Bryan and Kent both love Star Wars. They also both love Star Wars: The Force Awakens. But such is the power of the force, that their disagreement over it’s light and dark sides brings all sorts of Sturm und Drang. They are more in agreement over the greatness of Creed and the okayness of Spectre. Plus, The Night Before and The Final Girls! All this and less in this episode of Aisle of the Damned. (Spoilers for Spectre around 19:00 or so, Creed around 37:00 and for Star Wars around 57:00.)

Music
The Aquabats- Stuck in a Movie
Nerf Herder- I’m the Droid You’re Looking For

Kent’s Damned Movie Reviews: Guardians of the Galaxy

Guardians-of-the-Galaxy-Wide-560x282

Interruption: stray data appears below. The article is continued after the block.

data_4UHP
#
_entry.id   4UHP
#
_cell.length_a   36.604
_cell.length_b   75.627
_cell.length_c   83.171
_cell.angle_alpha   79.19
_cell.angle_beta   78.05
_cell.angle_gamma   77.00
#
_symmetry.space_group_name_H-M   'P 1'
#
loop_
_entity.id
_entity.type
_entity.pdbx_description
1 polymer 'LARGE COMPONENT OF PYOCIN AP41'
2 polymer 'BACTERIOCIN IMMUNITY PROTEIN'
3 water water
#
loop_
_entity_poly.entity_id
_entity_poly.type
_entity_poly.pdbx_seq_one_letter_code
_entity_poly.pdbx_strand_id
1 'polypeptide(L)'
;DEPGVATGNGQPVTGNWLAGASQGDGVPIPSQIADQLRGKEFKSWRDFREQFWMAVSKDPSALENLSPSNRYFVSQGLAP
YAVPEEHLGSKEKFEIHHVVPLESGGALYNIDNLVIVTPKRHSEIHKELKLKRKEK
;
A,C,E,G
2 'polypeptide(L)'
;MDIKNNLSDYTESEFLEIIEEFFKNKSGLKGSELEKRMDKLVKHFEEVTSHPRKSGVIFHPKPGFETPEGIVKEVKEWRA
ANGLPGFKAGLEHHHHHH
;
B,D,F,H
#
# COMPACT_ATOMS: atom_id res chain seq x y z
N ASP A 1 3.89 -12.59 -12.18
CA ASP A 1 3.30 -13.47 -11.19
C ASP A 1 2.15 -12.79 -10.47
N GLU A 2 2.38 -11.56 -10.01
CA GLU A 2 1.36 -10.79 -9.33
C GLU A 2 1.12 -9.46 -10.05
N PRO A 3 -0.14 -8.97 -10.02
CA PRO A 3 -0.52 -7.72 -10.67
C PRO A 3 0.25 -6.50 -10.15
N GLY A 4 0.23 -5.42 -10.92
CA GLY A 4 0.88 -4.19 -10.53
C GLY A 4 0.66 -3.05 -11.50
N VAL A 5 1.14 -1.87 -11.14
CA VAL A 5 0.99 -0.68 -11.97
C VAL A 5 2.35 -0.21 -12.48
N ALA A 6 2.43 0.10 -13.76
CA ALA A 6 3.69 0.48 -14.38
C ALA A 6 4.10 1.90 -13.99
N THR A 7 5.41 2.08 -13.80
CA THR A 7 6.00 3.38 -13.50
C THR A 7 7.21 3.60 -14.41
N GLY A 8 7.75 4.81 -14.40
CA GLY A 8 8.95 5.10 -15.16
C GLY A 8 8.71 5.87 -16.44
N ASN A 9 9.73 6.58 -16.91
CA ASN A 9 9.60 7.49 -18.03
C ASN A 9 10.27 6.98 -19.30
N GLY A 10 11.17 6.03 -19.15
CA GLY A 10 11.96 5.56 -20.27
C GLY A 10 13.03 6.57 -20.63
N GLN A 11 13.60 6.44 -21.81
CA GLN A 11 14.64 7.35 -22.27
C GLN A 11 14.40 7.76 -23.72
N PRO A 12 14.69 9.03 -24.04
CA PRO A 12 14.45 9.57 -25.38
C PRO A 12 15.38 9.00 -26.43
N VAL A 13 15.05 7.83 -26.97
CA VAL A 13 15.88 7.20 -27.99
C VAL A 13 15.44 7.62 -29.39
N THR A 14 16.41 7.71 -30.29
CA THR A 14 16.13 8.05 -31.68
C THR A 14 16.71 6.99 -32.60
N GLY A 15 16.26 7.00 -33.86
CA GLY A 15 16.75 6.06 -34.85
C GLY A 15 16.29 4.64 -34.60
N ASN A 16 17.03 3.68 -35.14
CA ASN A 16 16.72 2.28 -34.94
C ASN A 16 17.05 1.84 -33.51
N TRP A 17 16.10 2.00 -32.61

Guardians of the Galaxy is not Marvel’s best film. At least not in my eyes. It isn’t as consistent as The Avengers and it doesn’t offer quite the perfect blend of heady thrills that we received in Captain America: The Winter Soldier. But it absolutely delivers, and when taken as a pair with Cap, it makes 2014 the banner year for Marvel cinema. Some have called it this generation’s Star Wars. I would call it this generation’s much better version of The Last Starfighter. Whatever you call it, it is a great way to close out the summer.